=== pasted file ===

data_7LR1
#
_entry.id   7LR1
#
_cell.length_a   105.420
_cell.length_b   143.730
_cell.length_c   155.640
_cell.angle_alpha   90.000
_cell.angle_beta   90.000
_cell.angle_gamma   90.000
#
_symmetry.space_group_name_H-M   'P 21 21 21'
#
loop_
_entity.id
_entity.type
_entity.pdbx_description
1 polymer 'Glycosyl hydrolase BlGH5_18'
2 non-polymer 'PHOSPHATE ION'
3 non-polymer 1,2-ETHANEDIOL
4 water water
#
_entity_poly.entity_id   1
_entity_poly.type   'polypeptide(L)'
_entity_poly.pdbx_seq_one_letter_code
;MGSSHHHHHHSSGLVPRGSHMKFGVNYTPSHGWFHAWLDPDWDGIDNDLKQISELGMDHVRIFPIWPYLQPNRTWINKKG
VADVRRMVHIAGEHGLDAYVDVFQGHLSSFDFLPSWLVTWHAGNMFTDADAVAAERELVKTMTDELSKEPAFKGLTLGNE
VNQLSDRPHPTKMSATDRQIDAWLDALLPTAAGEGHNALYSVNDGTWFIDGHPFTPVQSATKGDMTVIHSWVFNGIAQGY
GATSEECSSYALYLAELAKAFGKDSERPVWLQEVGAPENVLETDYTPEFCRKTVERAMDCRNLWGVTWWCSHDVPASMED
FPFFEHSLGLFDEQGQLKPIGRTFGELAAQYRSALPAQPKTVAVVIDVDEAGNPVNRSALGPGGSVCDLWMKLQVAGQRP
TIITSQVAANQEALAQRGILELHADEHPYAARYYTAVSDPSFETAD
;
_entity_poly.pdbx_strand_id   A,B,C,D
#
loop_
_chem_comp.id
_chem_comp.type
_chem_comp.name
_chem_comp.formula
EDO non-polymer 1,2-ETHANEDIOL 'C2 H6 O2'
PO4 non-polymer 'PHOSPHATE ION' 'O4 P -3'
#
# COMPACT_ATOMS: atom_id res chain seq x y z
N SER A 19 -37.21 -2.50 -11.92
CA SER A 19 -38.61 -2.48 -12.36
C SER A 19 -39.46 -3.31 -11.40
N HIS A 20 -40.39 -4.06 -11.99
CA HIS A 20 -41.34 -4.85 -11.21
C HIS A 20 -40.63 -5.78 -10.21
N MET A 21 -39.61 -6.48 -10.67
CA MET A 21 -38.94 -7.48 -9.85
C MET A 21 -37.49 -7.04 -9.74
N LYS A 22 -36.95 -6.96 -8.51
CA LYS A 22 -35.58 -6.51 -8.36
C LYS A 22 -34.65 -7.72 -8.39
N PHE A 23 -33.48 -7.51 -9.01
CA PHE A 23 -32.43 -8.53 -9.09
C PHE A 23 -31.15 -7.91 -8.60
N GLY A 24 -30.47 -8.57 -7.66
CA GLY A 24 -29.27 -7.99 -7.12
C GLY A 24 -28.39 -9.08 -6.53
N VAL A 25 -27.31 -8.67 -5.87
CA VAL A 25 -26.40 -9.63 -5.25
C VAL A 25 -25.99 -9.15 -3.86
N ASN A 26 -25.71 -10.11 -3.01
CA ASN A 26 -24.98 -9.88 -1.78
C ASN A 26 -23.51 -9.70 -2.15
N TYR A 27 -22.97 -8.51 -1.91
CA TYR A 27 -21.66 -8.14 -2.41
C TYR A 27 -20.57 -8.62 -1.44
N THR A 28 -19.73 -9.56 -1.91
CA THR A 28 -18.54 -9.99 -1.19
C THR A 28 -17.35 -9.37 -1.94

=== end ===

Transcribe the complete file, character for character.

data_7LR1
#
_entry.id   7LR1
#
_cell.length_a   105.420
_cell.length_b   143.730
_cell.length_c   155.640
_cell.angle_alpha   90.000
_cell.angle_beta   90.000
_cell.angle_gamma   90.000
#
_symmetry.space_group_name_H-M   'P 21 21 21'
#
loop_
_entity.id
_entity.type
_entity.pdbx_description
1 polymer 'Glycosyl hydrolase BlGH5_18'
2 non-polymer 'PHOSPHATE ION'
3 non-polymer 1,2-ETHANEDIOL
4 water water
#
_entity_poly.entity_id   1
_entity_poly.type   'polypeptide(L)'
_entity_poly.pdbx_seq_one_letter_code
;MGSSHHHHHHSSGLVPRGSHMKFGVNYTPSHGWFHAWLDPDWDGIDNDLKQISELGMDHVRIFPIWPYLQPNRTWINKKG
VADVRRMVHIAGEHGLDAYVDVFQGHLSSFDFLPSWLVTWHAGNMFTDADAVAAERELVKTMTDELSKEPAFKGLTLGNE
VNQLSDRPHPTKMSATDRQIDAWLDALLPTAAGEGHNALYSVNDGTWFIDGHPFTPVQSATKGDMTVIHSWVFNGIAQGY
GATSEECSSYALYLAELAKAFGKDSERPVWLQEVGAPENVLETDYTPEFCRKTVERAMDCRNLWGVTWWCSHDVPASMED
FPFFEHSLGLFDEQGQLKPIGRTFGELAAQYRSALPAQPKTVAVVIDVDEAGNPVNRSALGPGGSVCDLWMKLQVAGQRP
TIITSQVAANQEALAQRGILELHADEHPYAARYYTAVSDPSFETAD
;
_entity_poly.pdbx_strand_id   A,B,C,D
#
loop_
_chem_comp.id
_chem_comp.type
_chem_comp.name
_chem_comp.formula
EDO non-polymer 1,2-ETHANEDIOL 'C2 H6 O2'
PO4 non-polymer 'PHOSPHATE ION' 'O4 P -3'
#
# COMPACT_ATOMS: atom_id res chain seq x y z
N SER A 19 -37.21 -2.50 -11.92
CA SER A 19 -38.61 -2.48 -12.36
C SER A 19 -39.46 -3.31 -11.40
N HIS A 20 -40.39 -4.06 -11.99
CA HIS A 20 -41.34 -4.85 -11.21
C HIS A 20 -40.63 -5.78 -10.21
N MET A 21 -39.61 -6.48 -10.67
CA MET A 21 -38.94 -7.48 -9.85
C MET A 21 -37.49 -7.04 -9.74
N LYS A 22 -36.95 -6.96 -8.51
CA LYS A 22 -35.58 -6.51 -8.36
C LYS A 22 -34.65 -7.72 -8.39
N PHE A 23 -33.48 -7.51 -9.01
CA PHE A 23 -32.43 -8.53 -9.09
C PHE A 23 -31.15 -7.91 -8.60
N GLY A 24 -30.47 -8.57 -7.66
CA GLY A 24 -29.27 -7.99 -7.12
C GLY A 24 -28.39 -9.08 -6.53
N VAL A 25 -27.31 -8.67 -5.87
CA VAL A 25 -26.40 -9.63 -5.25
C VAL A 25 -25.99 -9.15 -3.86
N ASN A 26 -25.71 -10.11 -3.01
CA ASN A 26 -24.98 -9.88 -1.78
C ASN A 26 -23.51 -9.70 -2.15
N TYR A 27 -22.97 -8.51 -1.91
CA TYR A 27 -21.66 -8.14 -2.41
C TYR A 27 -20.57 -8.62 -1.44
N THR A 28 -19.73 -9.56 -1.91
CA THR A 28 -18.54 -9.99 -1.19
C THR A 28 -17.35 -9.37 -1.94